Performance in key stage two SATS has increased across all subjects, newly published figures show.
Primary league tables show that 79 per cent of pupils reached the expected level in all of reading, writing and mathematics this year, against 75 per cent in 2013.
The largest increases in results came in reading and spelling, punctuation and grammar (SPAG) though results were also up in maths, science and writing.
Achievement gaps have also narrowed between disadvantaged children – defined as looked after children, or those who have been for free school meals (FSM) in the last six years – and other pupils.
In total, 67 per cent of disadvantaged pupils achieved at least level 4 in all of reading, writing and mathematics, versus 83 per cent for other pupils – a one percentage point gap reduction over last year.
Girls continued to be more likely than boys to achieve level 4 in reading and SPAG tests, with no difference between the sexes for maths.
Welcoming the results, Schools Minister David Laws said: “I am pleased to see that primaries have responded to the challenge of a higher floor standard – we have raised the bar and schools have raised their game.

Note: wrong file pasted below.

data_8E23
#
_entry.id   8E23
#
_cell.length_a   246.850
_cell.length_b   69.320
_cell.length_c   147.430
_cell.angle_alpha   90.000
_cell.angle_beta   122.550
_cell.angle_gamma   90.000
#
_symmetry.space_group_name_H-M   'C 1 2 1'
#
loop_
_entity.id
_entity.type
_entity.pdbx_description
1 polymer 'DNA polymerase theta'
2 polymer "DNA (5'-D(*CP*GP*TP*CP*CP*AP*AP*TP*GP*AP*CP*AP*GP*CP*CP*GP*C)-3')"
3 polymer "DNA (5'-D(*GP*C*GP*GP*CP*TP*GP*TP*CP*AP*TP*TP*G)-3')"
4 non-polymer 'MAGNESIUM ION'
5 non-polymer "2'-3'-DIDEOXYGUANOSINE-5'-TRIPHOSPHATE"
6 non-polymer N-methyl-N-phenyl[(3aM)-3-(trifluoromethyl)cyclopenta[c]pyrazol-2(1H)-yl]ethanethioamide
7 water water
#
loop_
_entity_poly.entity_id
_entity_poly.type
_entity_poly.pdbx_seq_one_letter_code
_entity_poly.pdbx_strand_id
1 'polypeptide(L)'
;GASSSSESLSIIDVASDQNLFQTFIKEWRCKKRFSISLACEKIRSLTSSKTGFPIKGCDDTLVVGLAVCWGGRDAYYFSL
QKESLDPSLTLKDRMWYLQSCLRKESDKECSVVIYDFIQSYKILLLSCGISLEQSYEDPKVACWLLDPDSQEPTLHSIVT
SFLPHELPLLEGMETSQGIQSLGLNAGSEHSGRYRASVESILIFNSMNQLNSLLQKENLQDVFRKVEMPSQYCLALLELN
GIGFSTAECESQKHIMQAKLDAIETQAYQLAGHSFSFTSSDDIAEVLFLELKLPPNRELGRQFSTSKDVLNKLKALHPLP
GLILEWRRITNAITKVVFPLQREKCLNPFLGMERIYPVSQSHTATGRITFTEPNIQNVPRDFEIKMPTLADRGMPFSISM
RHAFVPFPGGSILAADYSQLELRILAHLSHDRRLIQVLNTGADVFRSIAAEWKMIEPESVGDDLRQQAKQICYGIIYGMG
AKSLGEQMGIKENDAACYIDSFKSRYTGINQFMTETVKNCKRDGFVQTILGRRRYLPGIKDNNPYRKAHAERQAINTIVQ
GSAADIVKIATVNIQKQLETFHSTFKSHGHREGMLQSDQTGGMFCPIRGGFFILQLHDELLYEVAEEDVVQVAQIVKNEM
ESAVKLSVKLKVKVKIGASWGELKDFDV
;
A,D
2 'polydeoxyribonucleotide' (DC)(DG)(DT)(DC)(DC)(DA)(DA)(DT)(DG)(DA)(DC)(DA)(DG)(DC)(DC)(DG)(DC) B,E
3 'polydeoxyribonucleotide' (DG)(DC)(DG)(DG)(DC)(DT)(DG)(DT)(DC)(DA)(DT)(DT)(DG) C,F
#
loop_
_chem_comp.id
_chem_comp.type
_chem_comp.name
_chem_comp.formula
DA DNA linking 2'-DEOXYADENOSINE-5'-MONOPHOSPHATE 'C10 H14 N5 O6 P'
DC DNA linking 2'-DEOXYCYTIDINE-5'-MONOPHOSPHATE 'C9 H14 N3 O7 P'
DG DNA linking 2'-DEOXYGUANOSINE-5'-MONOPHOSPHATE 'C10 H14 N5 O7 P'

“It is also encouraging to see the attainment gap between disadvantaged children and their peers continue to narrow and parents, teachers and pupils deserve to be congratulated for their efforts.
“But we know there is more to do and there are still too many areas with simply unacceptable levels of attainment for disadvantaged pupils.”
Results for all subjects are as follows:
% at level 4 or higher
|Spelling, punctuation & grammar||77||74|
|Writing (teacher assessed)||85||83|
Although overall percentages remain the same in maths and science, then number of children achieving level 5 or higher increased – revealing an improvement among higher-achieving pupils.
A total of 768 schools did not reach the government’s floor standard for attainment – now set at 65 per cent of pupils achieving level 4 in reading and writing tests and teacher assessment of writing. That figure is in line with last year, despite the bar being raised.
The Department for Education said that, had the floor standard not been increased from 60 per cent to 65 per cent achieving expected levels, only 469 schools would have been below the threshold
The floor target is set to increase further in future, with 85 per cent of pupils required to reach the equivalent of the higher level of 4b in reading, writing and maths from 2016.